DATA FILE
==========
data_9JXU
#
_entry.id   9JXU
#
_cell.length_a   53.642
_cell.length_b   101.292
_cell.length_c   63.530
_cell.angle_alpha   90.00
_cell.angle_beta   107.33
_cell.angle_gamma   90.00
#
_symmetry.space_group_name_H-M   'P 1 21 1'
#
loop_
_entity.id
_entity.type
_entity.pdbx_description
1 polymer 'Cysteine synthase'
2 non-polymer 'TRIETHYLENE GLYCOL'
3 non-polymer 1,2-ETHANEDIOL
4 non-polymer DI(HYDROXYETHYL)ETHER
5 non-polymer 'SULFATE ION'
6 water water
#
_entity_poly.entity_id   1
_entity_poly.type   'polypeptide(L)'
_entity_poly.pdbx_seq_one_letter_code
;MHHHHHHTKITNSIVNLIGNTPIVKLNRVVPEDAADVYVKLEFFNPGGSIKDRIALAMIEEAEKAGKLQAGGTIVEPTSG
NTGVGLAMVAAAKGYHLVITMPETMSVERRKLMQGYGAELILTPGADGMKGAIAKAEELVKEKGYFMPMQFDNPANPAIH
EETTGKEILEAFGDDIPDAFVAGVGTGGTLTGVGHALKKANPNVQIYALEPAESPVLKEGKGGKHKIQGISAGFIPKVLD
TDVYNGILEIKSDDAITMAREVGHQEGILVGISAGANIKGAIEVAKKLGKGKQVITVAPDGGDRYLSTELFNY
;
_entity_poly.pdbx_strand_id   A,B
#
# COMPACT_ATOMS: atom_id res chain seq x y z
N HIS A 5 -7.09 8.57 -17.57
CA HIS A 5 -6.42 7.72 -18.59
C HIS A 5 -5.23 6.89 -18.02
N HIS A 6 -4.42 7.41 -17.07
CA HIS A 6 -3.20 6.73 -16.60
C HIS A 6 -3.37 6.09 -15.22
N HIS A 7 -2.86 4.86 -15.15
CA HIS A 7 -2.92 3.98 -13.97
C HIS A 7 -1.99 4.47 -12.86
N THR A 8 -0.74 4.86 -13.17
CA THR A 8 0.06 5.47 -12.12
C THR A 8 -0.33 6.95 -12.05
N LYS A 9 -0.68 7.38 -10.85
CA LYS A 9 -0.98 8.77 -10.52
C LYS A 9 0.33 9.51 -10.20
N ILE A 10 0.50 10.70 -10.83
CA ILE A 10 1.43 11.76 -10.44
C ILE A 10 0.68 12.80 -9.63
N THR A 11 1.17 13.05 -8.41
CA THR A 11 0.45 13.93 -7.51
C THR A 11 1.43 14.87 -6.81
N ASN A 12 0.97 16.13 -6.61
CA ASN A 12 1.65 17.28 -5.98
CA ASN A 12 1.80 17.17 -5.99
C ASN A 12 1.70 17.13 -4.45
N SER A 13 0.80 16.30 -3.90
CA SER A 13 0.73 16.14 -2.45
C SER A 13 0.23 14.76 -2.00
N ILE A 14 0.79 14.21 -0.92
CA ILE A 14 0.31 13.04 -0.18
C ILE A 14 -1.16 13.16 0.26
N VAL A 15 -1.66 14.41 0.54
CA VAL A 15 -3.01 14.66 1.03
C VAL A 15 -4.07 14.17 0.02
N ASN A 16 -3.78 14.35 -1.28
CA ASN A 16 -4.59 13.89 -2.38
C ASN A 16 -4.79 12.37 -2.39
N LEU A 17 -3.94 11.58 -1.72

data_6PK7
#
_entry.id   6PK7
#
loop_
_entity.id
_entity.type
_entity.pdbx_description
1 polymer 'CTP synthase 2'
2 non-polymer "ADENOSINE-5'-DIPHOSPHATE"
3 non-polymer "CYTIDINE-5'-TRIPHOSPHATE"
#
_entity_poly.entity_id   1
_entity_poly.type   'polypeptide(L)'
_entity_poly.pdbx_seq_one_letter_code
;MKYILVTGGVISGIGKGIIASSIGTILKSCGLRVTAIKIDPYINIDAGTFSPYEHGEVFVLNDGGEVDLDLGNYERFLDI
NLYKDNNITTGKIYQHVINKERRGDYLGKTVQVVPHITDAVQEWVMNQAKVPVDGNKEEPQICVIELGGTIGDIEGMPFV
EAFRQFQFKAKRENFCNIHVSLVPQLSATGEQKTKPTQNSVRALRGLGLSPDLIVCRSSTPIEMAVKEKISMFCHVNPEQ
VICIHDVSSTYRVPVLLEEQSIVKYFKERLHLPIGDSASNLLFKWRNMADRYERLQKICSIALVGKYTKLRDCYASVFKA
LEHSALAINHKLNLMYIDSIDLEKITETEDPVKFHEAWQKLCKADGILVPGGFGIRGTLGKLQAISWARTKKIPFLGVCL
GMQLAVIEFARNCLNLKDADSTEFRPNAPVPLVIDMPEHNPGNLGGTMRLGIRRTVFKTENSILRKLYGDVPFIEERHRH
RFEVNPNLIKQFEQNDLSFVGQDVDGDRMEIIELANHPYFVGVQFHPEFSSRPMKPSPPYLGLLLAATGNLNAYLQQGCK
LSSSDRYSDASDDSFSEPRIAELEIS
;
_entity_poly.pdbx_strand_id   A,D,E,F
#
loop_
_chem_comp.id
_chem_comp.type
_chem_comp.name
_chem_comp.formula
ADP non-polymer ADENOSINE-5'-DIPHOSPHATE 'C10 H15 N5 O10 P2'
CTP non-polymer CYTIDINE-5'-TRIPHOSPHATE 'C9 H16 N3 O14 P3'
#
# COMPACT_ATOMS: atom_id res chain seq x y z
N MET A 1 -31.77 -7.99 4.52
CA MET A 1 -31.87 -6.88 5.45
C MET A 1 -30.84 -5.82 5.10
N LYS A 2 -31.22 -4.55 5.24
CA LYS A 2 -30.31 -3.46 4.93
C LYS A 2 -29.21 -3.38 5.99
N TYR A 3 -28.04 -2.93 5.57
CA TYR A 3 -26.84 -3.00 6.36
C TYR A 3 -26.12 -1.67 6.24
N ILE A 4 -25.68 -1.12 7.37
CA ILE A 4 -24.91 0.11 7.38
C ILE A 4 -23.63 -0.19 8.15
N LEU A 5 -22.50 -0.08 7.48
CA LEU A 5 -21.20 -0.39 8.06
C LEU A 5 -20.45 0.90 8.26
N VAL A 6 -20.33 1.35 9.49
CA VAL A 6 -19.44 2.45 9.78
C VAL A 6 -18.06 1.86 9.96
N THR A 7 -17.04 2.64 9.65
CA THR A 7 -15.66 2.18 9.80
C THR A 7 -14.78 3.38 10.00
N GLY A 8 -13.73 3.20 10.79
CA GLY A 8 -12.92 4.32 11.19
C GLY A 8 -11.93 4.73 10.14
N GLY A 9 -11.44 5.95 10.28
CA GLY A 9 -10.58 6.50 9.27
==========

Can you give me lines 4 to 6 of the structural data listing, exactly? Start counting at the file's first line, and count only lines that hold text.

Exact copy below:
#
_cell.length_a   53.642
_cell.length_b   101.292